In this case, appellant's testimony that he had borrowed the car some four or five hours earlier, that others were in the car, and that he had no knowledge of the presence of the marijuana, is sufficient to preclude any inference and presumption as a matter of law that he had possession and control of the marijuana. Nothing can show the fatally prejudicial effect of the charge of presumption more clearly than the jury's telling questions in this case, following several hours of deliberation: "Well, Your Honor, the problem is we don't get together on this — seems like there's some confusion as to their guilt ... the way I see it, some of us sees [sic] it, is that they are charged with possession of marijuana, not selling or what have you, it's possession only; they had that in their possession, that's the way I'd see it, I don't know... If it is in that car and it's not his car he is liable for the car, is he liable for everything that's in the car, if he doesn't own the car?" Whereupon, the court re-charged that "if a person is driving an automobile or has an automobile in his possession, custody or control, all in that automobile is presumed to be his and in his possession..." The court expressly limited the presumption to the operator Farmer and denied its applicability to the passenger. Though the passenger Pace was seen acting as if he placed something under the seat, the jury, without the benefit of a presumption of possession, acquitted Pace. As to the appellant, the jury returned a verdict of guilty, apparently solely on the basis of the presumption, and upon entirely circumstantial evidence. In the absence of the dissipated presumption of possession, that circumstantial evidence does not preclude every other reasonable hypothesis save the guilt of the accused. Denham, supra. It was error to deny appellant's motion for directed verdict of acquittal, and error to charge on the presumption of possession of marijuana.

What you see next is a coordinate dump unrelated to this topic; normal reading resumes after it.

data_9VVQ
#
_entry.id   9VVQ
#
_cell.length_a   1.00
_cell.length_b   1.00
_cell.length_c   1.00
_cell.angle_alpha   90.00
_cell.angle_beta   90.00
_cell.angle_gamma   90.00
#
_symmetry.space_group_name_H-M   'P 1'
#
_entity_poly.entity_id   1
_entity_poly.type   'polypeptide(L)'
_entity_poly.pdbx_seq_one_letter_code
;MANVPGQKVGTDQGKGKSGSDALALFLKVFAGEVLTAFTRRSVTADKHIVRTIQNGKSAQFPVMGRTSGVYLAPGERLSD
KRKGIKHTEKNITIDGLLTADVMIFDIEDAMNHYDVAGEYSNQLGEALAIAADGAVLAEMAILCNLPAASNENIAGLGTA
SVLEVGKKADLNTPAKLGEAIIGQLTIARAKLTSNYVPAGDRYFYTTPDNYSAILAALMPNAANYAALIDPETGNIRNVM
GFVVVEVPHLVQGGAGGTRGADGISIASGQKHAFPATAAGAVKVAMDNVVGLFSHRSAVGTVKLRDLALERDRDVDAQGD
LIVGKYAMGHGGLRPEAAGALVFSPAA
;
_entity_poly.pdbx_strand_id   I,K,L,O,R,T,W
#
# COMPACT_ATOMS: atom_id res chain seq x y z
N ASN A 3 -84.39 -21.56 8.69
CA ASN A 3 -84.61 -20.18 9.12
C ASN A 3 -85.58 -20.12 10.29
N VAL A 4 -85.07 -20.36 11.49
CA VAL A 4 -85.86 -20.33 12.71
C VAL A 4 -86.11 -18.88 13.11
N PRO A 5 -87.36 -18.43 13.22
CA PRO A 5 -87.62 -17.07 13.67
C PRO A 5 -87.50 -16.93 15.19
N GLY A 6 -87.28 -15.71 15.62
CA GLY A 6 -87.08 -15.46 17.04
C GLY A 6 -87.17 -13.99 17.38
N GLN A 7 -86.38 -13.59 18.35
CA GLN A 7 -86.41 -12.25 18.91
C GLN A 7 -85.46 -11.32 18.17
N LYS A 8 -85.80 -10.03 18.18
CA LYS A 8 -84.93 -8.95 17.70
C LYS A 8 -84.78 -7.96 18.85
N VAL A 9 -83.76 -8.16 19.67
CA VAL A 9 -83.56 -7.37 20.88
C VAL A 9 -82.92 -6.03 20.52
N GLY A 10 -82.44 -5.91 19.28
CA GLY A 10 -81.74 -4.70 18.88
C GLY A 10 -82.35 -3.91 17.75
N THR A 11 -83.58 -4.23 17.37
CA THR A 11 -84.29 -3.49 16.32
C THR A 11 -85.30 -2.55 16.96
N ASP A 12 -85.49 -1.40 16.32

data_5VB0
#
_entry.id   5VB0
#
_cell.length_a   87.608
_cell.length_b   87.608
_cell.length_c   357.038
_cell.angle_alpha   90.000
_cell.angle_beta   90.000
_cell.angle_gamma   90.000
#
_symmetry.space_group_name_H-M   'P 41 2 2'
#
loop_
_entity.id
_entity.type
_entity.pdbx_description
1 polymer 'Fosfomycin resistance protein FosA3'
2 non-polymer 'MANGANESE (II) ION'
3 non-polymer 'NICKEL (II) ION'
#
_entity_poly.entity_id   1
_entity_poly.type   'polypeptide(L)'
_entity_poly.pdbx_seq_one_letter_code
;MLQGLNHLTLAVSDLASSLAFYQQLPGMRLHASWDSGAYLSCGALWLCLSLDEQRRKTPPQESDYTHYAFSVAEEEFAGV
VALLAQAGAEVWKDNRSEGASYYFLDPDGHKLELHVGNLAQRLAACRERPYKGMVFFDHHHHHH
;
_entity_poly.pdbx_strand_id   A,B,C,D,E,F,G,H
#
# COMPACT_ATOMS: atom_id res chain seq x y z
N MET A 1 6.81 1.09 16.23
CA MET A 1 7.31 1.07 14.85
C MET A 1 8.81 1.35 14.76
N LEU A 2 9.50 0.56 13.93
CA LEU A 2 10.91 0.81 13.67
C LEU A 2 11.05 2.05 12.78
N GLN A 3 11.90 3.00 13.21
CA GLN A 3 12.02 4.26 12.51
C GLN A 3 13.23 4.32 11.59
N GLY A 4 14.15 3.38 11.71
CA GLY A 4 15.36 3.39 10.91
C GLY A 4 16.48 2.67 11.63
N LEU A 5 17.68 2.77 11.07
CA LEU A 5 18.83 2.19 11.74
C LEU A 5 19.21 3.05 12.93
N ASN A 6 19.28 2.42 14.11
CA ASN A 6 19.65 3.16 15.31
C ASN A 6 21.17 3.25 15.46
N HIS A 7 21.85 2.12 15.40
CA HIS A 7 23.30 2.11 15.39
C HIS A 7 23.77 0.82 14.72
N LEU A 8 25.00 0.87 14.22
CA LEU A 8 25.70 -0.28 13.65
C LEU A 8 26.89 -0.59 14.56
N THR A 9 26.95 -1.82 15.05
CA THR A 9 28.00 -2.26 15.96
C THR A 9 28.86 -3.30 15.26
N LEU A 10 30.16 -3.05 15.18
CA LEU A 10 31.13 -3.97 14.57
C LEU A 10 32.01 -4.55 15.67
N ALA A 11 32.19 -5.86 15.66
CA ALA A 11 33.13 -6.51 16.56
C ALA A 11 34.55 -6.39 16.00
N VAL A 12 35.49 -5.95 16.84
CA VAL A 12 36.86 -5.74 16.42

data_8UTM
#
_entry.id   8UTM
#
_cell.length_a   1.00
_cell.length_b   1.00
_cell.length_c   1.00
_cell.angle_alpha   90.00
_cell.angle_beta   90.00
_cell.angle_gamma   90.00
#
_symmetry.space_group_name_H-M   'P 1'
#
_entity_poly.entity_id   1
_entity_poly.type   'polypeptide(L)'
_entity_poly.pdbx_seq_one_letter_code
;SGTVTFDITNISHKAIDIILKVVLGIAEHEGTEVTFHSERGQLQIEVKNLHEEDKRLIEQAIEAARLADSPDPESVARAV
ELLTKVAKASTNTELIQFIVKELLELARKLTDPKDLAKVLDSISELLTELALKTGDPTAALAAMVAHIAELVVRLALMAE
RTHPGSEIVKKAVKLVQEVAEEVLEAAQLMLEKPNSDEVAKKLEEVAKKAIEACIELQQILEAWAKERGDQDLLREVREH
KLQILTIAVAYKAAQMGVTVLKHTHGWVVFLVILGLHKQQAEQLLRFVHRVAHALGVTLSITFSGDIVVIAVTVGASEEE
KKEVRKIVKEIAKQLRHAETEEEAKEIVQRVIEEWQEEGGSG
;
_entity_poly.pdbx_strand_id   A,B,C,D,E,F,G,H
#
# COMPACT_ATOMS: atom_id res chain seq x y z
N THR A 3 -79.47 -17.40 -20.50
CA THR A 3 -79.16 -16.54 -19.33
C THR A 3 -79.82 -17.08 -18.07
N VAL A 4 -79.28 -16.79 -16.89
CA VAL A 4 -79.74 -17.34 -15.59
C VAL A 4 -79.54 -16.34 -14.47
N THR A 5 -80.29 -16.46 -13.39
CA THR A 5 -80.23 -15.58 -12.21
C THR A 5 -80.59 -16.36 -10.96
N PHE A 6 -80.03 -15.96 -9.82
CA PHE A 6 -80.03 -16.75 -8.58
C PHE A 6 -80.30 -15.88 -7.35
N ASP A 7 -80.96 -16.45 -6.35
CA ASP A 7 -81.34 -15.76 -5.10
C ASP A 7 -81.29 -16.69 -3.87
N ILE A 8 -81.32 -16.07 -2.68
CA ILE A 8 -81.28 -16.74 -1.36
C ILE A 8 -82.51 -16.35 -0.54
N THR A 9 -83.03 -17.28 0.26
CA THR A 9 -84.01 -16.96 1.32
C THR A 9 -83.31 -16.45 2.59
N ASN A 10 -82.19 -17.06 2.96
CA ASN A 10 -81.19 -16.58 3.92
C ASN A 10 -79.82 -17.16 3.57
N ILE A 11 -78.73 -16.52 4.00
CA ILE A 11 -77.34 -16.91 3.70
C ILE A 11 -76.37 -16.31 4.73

Judgment reversed. Quillian, P. J., and Smith, J., concur.


Summaries of

Farmer v. State

Court of Appeals of Georgia
Sep 19, 1979
264 S.E.2d 235 (Ga. Ct. App. 1979)

In Farmer, the car in question was borrowed from someone the accused did not know, and the marijuana was found wrapped in a towel beneath the passenger's seat, almost completely out of sight.

Summary of this case from Coleman v. State

In Farmer v. State, 152 Ga. App. 792 (264 S.E.2d 235) (1979), this court held that when there is any competent evidence that others have had equal access to the vehicle where contraband is found, it cannot be inferred as a matter of fact, giving rise to a presumption of law, that based solely upon ownership or operation of the vehicle that the accused was in actual or constructive possession of the contraband.

Summary of this case from Cochran v. State
Case details for

Farmer v. State

Case Details

Full title:FARMER v. THE STATE

Court:Court of Appeals of Georgia

Date published: Sep 19, 1979


264 S.E.2d 235 (Ga. Ct. App. 1979)
264 S.E.2d 235